The impact on Asia of this disequilibrium has been as profound as it is unprecedented.  Never has Asia experienced a retrenchment in trade of the extent, duration, breadth and depth that it is now experiencing.

Though the disequilibrium is having extremely disruptive impacts, it can be explained relatively simply. The supply side of the Chinese economy is increasingly becoming a services one, requiring the demand side of the Chinese economy to be a consumption-led one, not an investment-led one.

The Asian Trade Recession is evidence of the sharp decline in the contributions to growth from both industry and investment, hence the type of goods (components and capital goods) Asia has provided to China are no longer required. 

However, though a rebalancing to services and consumption is evident, at this time it is not sufficient to offset the decline in industry and investment. 

As long as China’s consumption demand (particularly for services) can be met from domestic supply, China’s call on the rest of the region is likely to remain low.  Hence, our intuition is China will remain a significant contributor to the regional trade recession for the foreseeable future.


The breadth and depth of China’s hold on the rest of Asia is illustrated by considering two economies at opposite ends of the value-added spectrum.  South Korea is an exporter of high-value added capital goods such as semi-conductor foundries.  Indonesia is an exporter of lower value added raw commodities.

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China is also changing the region in a more technical way – via its utilisation of and position in supply chains. As a result of an ageing population and strong increases in wages, production of some lower-value added activities has already begun to shift to lower-cost economies in the Mekong.

This automatically lowers actual investment in new production facilities in those sectors in China and increases outward foreign direct investment into other economies capital stock.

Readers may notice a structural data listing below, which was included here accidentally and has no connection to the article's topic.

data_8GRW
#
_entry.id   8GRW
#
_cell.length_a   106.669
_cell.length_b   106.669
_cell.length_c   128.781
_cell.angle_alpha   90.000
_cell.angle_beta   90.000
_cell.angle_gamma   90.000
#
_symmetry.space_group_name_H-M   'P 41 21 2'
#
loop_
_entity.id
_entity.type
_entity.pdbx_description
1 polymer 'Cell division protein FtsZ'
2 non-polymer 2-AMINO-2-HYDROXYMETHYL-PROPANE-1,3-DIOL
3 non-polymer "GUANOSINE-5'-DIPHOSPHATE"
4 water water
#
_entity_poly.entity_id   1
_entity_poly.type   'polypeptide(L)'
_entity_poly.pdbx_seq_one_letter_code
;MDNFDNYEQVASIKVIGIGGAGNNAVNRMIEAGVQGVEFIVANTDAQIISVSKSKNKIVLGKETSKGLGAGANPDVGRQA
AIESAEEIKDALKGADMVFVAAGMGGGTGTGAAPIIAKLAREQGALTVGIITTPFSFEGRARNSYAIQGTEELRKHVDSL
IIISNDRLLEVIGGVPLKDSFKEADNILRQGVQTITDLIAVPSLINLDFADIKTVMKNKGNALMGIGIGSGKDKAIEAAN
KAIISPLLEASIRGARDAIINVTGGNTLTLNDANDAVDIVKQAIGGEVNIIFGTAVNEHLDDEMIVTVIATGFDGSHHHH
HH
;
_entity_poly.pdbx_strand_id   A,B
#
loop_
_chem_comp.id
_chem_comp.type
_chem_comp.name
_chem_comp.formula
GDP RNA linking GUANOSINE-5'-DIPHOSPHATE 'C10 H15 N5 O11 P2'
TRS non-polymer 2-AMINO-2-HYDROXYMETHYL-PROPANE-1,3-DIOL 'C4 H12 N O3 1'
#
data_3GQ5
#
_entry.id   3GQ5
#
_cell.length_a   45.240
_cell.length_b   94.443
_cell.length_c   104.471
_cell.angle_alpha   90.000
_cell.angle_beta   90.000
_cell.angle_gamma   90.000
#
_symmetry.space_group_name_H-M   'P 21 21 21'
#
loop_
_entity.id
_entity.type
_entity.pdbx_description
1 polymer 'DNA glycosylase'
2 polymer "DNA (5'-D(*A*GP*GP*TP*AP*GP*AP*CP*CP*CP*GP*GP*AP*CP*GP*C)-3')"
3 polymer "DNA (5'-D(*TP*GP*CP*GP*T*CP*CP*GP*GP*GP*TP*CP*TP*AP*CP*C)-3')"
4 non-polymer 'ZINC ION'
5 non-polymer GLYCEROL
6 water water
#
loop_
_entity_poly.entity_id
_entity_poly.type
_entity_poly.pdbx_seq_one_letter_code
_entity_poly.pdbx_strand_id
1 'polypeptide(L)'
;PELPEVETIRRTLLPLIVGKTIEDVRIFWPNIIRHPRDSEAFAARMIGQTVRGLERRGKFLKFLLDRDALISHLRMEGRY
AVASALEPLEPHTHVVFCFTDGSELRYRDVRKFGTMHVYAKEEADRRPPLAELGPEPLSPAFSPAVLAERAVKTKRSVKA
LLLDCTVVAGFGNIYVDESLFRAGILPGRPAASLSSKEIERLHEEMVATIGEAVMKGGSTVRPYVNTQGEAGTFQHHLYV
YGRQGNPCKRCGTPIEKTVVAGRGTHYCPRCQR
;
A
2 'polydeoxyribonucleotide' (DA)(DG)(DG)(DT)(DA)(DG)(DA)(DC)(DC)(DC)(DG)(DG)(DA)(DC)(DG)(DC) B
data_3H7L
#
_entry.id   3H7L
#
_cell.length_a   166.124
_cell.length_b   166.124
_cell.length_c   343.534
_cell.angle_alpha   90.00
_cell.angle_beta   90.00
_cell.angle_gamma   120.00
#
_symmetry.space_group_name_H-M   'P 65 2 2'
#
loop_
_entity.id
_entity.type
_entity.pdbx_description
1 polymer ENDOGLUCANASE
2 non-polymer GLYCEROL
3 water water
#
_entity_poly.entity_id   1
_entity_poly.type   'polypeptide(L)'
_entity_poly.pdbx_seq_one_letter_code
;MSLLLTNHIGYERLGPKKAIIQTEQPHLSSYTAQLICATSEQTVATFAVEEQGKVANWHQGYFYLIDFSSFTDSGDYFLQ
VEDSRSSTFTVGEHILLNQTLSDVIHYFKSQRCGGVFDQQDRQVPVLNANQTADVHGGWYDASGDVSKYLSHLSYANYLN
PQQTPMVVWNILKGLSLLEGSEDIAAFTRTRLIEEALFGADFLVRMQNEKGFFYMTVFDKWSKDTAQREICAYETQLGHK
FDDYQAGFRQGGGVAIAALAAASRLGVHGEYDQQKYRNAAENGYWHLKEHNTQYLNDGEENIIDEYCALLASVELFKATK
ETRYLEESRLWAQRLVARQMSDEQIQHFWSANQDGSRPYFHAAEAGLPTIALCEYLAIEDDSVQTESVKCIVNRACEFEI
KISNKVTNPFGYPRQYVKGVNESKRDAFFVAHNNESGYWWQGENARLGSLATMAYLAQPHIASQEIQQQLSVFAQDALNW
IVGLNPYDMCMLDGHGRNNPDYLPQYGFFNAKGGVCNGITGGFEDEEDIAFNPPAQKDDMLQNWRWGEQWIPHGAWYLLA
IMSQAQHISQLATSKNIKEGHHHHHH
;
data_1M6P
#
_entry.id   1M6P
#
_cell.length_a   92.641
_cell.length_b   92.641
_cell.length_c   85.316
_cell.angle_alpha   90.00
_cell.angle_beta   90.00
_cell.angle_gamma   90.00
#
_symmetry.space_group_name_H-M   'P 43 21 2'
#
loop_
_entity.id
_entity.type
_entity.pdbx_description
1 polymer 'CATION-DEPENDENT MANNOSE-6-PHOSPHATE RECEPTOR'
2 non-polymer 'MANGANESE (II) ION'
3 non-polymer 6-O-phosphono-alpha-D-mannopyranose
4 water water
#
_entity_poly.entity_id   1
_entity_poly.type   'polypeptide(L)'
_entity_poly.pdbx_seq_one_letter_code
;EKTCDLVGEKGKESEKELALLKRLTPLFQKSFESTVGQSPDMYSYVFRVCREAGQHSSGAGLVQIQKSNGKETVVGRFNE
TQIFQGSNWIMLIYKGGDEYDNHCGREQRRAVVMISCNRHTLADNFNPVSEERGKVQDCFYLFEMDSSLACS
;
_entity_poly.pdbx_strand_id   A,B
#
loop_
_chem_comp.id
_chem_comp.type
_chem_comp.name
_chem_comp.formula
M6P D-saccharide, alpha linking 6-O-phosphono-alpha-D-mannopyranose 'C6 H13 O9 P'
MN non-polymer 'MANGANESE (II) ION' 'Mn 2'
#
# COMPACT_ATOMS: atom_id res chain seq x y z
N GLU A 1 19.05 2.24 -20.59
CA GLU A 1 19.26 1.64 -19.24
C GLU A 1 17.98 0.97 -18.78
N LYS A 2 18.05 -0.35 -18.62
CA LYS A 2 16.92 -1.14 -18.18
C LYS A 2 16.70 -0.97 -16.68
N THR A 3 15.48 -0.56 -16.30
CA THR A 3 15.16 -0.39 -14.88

Meanwhile, the benefits of over nearly two decades of strong foreign direct investment (FDI) into China has allowed it to move into production activities which add more value - but more importantly, it no longer needs to import those mid-value components from the region it historically did in the 2000s. 

Rather, China is now producing these mid-to-high value added components itself, adding an additional structural element to the impact on the regional trade recession.

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The shift from an investment-led growth model to a consumption-led growth model will obviously see China import less investment goods from the rest of the world.

But as it moves into producing its own mid-value goods, such as electronics, chips, components and parts for handsets and tablets as well as those goods themselves, China’s call on Asian supply chains will also fall.

This is dramatically reflected in the sharp fall of China’s import-intensity over the post crisis period.

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China and hence the region now finds itself in an awkward position it is historically unaccustomed too. The country is producing enough services and consumer goods domestically to satisfy current levels of domestic demand.

Yet the regional and global supply chains China is firmly embedded in are structured not just to meet Chinese domestic demand but also its production of manufactured goods (consumer and industrial) for the rest of the world.

As China’s appetite for consumer goods and services grows, it is likely its capacity to produce those goods and services will also grow, so the question of whether China ever again fully engages regional and global supply chains is a valid one.

Until then this rebalancing will continue to create a trade recession in the rest of Asia.

How quickly will this trade recession end?  We can’t be sure.  What we can be sure of is a rebalanced China is both a necessary and sufficient condition for Asia’s trade recession to end. 

Unfortunately that dynamic looks to be a little bit further in the offing than the consensus suggests.

Glenn Maguire is Chief Economist, South Asia, ASEAN & Pacific at ANZ

The views and opinions expressed in this communication are those of the author and may not necessarily state or reflect those of ANZ.